Russell's Reserve Single Barrel Rye Review [In Depth]

Russell's Reserve Single Barrel Rye

Alex author
Founder, writer
Russell's Reserve Single Barrel rye header

Russell's Reserve Single Barrel Rye Details

Distillery:Wild Turkey

Type & Region: Rye whiskey, Kentucky, USA

Alcohol: 52%

Composition: 51% rye, 37% corn, 12% rye

Aged:At least 4 years

Color: 1.2/2.0 on the color scale (chestnut, oloroso sherry)

Price: $50-60

From the company website:

Russell’s Reserve has produced some of the best rye whiskeys, and this non-chill filtered, 104-proof single barrel rye is no exception. Master Distiller Eddie Russell planned this release for years, resulting in a big, bold whiskey that strikes a balance of spicy pepper, vanilla, and tobacco flavors.

Russell's Reserve Single Barrel Rye overview

If you’re reading this review, you likely already know about Wild Turkey and their popular bourbons. The part that is easier to not know or forget is that they have a full line of rye whiskeys too, spanning Wild Turkey Rye 101, Rare Breed Rye, Russell’s Reserve 6 Year Rye, Russell’s Reserve Single Barrel Rye, and one-off Master’s Keep ryes. They make a lot of rye! It’s higher-ABV Kentucky rye made by one of the legendary distilleries.
Unlike Russell’s Reserve Single Barrel Bourbon, which usually range from 9 to 12 years old (based on barrel picks I’ve seen), there’s far less known about the rye. It doesn’t help that Wild Turkey hasn’t done barrel picks of these for years so there’s no clear age indicator, unlike the bourbon where barrel picks have labels showing the distillation, dumping, and bottling dates.
There’s the 90 proof 6 year old Russell’s Reserve Rye, so I guess that the single barrel rye is the same age or a little older, but there’s no guarantee of that. The fact that there are few to no older rye releases apart from the limited Master’s Keep Cornerstone Rye (9-11 years old) and Master’s Keep Unforgotten (9 year old rye), it’s entirely possible that the single barrel ryes are older than 6 years old. It’s all speculation though.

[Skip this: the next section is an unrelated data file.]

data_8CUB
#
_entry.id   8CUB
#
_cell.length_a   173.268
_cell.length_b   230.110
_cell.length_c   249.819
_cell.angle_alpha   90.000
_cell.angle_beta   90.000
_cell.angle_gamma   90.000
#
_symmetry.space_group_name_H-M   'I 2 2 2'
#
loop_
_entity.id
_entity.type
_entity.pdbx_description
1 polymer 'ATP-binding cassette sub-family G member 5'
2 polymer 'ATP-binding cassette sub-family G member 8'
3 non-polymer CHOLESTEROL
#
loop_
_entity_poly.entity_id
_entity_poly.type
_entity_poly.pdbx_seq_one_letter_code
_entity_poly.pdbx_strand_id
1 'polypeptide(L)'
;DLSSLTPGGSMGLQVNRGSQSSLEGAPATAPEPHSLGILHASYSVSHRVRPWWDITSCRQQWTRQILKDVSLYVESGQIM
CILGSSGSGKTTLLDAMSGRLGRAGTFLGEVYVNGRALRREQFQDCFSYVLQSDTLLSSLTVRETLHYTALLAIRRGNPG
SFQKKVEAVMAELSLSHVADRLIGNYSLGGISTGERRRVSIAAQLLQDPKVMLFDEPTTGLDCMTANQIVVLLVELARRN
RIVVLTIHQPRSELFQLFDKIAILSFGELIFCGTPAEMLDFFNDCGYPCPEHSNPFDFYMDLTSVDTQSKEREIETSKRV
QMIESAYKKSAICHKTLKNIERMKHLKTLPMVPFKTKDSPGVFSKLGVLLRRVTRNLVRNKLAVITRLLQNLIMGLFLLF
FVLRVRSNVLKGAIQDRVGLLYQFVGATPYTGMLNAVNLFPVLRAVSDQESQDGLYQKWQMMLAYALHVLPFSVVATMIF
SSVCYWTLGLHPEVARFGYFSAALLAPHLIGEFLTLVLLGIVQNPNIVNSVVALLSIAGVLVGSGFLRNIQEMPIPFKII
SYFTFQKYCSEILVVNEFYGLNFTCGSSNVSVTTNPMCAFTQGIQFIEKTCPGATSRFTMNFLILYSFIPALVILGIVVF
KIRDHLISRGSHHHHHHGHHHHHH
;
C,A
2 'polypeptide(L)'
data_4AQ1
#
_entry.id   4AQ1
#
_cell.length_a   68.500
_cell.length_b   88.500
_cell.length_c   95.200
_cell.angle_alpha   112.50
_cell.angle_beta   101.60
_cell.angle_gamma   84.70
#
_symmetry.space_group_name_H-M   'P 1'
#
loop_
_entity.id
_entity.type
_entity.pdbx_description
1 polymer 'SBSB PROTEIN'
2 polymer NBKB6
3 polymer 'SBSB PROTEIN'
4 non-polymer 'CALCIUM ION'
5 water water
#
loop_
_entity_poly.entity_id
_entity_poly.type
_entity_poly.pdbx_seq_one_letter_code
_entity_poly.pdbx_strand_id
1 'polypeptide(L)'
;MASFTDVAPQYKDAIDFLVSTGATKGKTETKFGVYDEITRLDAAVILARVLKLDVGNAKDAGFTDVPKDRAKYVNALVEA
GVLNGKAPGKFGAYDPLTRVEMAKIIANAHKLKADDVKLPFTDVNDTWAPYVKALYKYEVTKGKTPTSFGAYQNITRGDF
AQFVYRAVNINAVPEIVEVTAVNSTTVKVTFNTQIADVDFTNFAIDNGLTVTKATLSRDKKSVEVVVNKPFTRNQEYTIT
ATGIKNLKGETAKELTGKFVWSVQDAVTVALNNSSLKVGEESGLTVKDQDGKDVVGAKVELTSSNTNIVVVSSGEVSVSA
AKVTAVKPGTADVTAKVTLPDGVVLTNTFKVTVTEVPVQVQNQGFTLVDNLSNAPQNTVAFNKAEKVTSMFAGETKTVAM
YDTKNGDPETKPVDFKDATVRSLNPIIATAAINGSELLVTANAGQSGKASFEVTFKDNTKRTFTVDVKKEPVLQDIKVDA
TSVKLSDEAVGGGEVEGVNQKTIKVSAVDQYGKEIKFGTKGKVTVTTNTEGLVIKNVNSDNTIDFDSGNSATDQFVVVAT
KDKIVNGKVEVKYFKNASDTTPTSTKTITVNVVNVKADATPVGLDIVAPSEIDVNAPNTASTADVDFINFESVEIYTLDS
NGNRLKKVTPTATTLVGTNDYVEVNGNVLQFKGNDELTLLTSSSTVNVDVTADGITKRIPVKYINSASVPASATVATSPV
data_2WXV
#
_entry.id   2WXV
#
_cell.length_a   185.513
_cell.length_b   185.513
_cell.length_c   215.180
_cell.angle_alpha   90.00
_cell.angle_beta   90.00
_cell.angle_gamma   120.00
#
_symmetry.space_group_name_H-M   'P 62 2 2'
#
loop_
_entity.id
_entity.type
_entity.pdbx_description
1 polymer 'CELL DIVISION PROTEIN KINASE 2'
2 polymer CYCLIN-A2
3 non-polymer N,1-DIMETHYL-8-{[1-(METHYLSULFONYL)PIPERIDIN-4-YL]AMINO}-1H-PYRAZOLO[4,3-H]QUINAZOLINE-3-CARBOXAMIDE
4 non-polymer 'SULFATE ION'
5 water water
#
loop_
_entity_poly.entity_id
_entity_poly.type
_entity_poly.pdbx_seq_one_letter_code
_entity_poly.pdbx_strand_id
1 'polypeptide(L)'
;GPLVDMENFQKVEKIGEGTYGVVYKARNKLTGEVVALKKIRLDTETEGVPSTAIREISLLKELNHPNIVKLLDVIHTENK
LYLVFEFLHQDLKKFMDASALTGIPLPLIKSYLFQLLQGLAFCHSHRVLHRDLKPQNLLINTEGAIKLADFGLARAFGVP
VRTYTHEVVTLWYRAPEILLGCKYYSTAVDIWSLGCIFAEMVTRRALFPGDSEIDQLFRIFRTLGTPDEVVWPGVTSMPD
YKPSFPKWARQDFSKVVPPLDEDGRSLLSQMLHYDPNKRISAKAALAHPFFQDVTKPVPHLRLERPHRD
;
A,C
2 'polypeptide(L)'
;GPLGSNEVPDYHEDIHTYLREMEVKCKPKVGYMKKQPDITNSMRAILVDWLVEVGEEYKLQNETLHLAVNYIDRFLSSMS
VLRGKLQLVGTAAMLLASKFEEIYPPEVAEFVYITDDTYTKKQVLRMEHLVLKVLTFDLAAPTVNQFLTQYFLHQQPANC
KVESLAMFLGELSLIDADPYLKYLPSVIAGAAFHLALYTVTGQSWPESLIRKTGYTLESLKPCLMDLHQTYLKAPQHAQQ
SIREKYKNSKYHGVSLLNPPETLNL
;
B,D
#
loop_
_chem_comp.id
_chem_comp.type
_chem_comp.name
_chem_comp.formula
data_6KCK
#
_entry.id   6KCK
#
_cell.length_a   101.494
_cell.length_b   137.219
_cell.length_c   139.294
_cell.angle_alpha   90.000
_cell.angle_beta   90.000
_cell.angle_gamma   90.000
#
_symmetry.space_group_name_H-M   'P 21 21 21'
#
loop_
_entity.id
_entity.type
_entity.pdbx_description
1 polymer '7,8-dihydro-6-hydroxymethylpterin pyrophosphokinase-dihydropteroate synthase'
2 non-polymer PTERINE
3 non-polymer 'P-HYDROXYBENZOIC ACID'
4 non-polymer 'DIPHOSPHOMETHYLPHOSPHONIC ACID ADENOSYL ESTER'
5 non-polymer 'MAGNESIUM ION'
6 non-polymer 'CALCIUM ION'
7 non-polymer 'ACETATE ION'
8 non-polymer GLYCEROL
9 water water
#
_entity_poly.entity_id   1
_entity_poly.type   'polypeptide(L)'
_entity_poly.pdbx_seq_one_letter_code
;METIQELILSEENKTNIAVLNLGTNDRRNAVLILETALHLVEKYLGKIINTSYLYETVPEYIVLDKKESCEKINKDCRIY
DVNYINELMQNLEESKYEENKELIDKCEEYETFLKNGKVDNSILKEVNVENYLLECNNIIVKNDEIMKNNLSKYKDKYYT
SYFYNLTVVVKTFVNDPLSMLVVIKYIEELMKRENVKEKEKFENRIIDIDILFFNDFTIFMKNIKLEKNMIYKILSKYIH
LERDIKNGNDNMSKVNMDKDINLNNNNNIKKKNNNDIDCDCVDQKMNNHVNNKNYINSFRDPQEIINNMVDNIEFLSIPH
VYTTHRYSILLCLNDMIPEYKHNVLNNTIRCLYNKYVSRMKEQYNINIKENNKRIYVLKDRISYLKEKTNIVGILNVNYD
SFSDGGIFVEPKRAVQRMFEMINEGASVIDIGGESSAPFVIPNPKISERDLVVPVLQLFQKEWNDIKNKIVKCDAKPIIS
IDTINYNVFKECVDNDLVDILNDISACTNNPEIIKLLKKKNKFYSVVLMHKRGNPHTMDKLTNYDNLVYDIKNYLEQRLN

There’s a lot of speculation and triangulation in this overview, so let’s change directions and get to hard (yet still subjective) scents and flavors of the drinking experience in this Russell’s Reserve Single Barrel Rye review.
Russell's Reserve Single Barrel rye front
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Russell's Reserve Single Barrel Rye smell

Russell’s Reserve Single Barrel Rye has honey, dense dried licorice and green grape, candied pineapple (like what you would get in trail mix), fennel, some roasted oak, clove, vanilla, and hints of toasted cedar wood. It’s unabashed bright, fruity, herbal, and tropical like a 95/5 MGP rye. If you like one you’ll probably like the other. If you don’t like that smell, you can probably write this off as not for you.
After swirling and 10 minutes of rest, I smell dense honey, dried licorice, candied pineapple, lychee, slightly earthy roasted oak, caraway seed, clove, and something like bright and floral berries. Russell’s Reserve Single Barrel Rye is primarily a more dense sweet, herbal, tropical, and floral rye with a lighter oaky and earthy side. If you’ve had rye, you probably know what I’m writing about.
To contradict myself a little, it gets a bit more oaky with time with a hint of dry nuttiness. It’s sort of like the scent you get when walking past a fragrant tree in the early spring when plants are blooming, but minus the horrible allergies.
Russell’s Reserve Single Barrel Rye smells great. It’s not that refined and mature per-se, but still a well-developed rye with good density and depth with what’s there.

Russell's Reserve Single Barrel Rye taste and aftertaste

Russell’s Reserve Single Barrel Rye starts with honey, licorice, fennel, green grape, candied pineapple, rose, roasted oak, clove, cedar, and some earthy pumpernickel bread. This probably won’t make much sense, but this feels a little like drinking a denser and more alcoholic Tej (ethiopian honey wine) or an oaky and well-matured white wine.